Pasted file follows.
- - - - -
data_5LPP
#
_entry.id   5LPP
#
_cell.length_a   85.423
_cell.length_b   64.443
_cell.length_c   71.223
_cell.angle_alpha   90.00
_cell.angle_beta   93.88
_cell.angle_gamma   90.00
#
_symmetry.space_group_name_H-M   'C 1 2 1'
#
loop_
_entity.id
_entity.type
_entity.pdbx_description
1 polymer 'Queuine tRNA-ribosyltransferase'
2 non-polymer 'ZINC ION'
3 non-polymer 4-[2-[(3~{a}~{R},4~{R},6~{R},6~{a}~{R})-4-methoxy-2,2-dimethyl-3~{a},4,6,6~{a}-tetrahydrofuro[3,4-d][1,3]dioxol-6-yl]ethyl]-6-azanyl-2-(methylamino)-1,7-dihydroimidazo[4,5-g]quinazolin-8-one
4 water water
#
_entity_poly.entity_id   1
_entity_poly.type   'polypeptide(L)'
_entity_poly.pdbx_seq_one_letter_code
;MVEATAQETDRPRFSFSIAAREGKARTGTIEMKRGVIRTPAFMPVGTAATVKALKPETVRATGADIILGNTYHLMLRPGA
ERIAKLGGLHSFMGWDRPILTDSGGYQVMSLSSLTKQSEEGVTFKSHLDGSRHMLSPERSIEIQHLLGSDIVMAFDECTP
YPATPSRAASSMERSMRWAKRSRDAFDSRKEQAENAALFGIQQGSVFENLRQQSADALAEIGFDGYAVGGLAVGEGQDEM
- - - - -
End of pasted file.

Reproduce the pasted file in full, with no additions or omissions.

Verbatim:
data_5LPP
#
_entry.id   5LPP
#
_cell.length_a   85.423
_cell.length_b   64.443
_cell.length_c   71.223
_cell.angle_alpha   90.00
_cell.angle_beta   93.88
_cell.angle_gamma   90.00
#
_symmetry.space_group_name_H-M   'C 1 2 1'
#
loop_
_entity.id
_entity.type
_entity.pdbx_description
1 polymer 'Queuine tRNA-ribosyltransferase'
2 non-polymer 'ZINC ION'
3 non-polymer 4-[2-[(3~{a}~{R},4~{R},6~{R},6~{a}~{R})-4-methoxy-2,2-dimethyl-3~{a},4,6,6~{a}-tetrahydrofuro[3,4-d][1,3]dioxol-6-yl]ethyl]-6-azanyl-2-(methylamino)-1,7-dihydroimidazo[4,5-g]quinazolin-8-one
4 water water
#
_entity_poly.entity_id   1
_entity_poly.type   'polypeptide(L)'
_entity_poly.pdbx_seq_one_letter_code
;MVEATAQETDRPRFSFSIAAREGKARTGTIEMKRGVIRTPAFMPVGTAATVKALKPETVRATGADIILGNTYHLMLRPGA
ERIAKLGGLHSFMGWDRPILTDSGGYQVMSLSSLTKQSEEGVTFKSHLDGSRHMLSPERSIEIQHLLGSDIVMAFDECTP
YPATPSRAASSMERSMRWAKRSRDAFDSRKEQAENAALFGIQQGSVFENLRQQSADALAEIGFDGYAVGGLAVGEGQDEM